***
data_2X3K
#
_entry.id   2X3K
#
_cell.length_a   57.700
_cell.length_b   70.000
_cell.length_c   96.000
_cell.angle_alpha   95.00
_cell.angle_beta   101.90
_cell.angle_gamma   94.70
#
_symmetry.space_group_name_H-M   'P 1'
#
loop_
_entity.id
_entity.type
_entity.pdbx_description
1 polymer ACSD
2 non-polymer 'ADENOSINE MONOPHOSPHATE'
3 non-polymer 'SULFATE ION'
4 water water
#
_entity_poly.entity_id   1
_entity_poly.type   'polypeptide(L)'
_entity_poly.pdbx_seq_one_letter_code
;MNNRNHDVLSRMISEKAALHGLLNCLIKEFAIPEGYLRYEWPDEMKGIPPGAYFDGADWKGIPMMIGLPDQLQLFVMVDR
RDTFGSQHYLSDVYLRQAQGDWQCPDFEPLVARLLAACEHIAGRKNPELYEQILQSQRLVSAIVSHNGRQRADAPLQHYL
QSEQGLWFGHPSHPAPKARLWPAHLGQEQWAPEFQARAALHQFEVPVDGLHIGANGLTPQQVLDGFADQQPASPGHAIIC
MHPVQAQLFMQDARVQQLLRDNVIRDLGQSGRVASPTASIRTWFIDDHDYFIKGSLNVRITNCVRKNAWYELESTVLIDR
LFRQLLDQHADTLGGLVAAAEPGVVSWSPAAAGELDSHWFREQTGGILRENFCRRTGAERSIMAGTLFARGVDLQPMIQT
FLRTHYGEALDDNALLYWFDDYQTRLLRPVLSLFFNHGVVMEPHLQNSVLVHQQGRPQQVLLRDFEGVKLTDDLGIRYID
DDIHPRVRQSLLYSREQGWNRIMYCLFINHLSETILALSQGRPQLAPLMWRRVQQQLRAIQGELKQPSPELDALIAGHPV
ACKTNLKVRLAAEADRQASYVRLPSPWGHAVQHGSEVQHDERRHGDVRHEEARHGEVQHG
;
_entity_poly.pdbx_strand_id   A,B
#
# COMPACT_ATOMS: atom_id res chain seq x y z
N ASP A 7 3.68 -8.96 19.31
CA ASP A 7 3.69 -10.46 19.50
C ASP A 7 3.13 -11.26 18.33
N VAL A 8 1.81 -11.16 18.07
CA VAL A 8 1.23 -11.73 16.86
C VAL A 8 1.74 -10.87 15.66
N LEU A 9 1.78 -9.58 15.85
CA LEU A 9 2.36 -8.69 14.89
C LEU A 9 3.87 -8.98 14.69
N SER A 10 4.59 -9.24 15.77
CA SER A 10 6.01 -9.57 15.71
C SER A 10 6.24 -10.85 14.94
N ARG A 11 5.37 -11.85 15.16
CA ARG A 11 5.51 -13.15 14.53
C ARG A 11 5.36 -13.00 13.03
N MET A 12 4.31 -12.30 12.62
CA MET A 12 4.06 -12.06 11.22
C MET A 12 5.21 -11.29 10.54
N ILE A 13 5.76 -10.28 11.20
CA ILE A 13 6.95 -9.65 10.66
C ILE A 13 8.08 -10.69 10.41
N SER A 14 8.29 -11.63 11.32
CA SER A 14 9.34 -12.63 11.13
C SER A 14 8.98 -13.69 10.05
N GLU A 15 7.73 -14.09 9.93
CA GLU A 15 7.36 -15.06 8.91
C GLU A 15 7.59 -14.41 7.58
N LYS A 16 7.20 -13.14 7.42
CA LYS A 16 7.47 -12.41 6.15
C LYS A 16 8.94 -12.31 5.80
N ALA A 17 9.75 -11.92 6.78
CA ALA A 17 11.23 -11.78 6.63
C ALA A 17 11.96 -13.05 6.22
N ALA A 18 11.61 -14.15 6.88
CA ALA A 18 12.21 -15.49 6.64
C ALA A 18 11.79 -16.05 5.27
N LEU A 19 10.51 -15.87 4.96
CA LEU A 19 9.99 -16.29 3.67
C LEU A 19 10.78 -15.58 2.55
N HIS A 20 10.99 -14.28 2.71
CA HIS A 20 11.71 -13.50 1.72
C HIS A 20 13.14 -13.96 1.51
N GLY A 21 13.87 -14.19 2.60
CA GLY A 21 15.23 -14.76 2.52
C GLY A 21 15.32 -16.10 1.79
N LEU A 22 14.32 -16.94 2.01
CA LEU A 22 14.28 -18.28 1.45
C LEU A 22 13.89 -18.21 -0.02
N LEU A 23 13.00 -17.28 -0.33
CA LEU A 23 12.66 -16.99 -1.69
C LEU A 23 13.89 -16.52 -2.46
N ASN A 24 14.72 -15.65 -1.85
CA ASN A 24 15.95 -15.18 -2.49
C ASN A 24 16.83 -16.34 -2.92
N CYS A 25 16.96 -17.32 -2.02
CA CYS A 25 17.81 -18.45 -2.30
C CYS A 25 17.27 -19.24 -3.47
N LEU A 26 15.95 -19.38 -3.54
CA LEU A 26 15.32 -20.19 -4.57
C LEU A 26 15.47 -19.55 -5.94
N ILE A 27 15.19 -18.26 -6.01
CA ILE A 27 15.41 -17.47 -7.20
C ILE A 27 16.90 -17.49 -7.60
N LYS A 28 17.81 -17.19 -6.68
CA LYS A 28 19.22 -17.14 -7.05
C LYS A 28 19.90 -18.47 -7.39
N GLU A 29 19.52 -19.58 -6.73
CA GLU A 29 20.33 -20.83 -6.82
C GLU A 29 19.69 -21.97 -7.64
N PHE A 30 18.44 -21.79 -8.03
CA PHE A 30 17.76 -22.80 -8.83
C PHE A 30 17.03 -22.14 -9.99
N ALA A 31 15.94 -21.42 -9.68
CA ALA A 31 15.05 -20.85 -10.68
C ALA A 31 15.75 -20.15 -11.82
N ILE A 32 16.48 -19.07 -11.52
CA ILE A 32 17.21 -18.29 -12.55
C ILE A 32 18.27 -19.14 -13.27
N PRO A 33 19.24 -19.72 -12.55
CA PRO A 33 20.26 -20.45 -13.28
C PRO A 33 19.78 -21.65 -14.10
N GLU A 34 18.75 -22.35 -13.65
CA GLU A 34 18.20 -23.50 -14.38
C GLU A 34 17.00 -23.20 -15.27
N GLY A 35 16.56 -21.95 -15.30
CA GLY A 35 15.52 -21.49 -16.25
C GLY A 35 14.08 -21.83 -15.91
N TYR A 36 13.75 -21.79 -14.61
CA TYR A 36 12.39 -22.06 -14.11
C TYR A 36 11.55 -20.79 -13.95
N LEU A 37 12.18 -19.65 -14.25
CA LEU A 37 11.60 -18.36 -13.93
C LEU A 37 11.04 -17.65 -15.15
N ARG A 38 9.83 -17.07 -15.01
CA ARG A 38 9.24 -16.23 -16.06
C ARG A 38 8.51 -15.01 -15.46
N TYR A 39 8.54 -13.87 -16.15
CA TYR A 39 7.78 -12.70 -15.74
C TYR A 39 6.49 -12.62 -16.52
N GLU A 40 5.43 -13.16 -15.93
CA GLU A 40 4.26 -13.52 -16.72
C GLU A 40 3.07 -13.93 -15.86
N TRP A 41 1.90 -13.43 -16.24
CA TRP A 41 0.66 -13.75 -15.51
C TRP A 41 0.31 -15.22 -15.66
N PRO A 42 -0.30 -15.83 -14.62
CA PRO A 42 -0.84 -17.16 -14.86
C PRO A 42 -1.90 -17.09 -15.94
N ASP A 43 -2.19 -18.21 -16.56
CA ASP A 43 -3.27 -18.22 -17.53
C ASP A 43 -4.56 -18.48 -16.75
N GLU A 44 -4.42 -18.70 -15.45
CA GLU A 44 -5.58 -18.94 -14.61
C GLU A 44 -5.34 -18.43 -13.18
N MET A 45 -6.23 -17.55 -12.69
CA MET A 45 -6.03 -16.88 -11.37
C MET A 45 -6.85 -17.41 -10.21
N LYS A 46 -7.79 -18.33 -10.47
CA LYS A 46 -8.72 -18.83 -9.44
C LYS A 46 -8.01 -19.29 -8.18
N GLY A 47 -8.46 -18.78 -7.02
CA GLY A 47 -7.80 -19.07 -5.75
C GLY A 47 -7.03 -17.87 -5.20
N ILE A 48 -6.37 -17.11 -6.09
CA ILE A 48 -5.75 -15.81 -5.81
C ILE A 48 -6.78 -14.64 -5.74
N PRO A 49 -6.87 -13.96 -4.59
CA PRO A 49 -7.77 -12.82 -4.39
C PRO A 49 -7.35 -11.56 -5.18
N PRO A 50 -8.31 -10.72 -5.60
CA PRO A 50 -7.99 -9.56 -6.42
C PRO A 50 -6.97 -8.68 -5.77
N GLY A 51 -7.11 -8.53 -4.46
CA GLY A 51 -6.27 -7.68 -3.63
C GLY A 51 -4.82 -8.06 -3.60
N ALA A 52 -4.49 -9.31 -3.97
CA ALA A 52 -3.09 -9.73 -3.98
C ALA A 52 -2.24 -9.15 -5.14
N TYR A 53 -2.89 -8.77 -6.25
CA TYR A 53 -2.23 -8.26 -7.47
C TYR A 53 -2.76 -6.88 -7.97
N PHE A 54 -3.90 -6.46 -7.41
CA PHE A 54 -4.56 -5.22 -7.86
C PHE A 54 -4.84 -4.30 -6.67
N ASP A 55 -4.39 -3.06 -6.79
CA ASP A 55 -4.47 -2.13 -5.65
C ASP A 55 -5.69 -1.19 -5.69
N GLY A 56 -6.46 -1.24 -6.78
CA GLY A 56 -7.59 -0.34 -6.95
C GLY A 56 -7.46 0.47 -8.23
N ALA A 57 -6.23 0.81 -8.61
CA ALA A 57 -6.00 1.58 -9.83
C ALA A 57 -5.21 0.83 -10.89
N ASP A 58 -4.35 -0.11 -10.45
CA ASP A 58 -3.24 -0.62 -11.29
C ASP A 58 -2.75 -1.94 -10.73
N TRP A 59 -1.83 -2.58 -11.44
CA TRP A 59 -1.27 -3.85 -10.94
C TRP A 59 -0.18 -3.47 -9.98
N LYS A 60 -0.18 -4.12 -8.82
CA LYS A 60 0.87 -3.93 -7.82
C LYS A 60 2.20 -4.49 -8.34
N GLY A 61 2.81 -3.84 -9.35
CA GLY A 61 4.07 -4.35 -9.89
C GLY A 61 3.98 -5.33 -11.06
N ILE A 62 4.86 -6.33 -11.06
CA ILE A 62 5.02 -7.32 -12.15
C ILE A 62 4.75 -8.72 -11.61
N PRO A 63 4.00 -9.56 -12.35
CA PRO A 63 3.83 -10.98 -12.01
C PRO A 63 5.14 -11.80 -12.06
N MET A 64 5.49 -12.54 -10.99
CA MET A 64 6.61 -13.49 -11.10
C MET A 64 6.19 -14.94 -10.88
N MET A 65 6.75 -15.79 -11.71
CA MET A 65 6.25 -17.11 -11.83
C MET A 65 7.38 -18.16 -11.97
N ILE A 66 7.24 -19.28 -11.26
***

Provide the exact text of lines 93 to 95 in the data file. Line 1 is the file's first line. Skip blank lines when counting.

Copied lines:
CA CYS A 25 17.81 -18.45 -2.30
C CYS A 25 17.27 -19.24 -3.47
N LEU A 26 15.95 -19.38 -3.54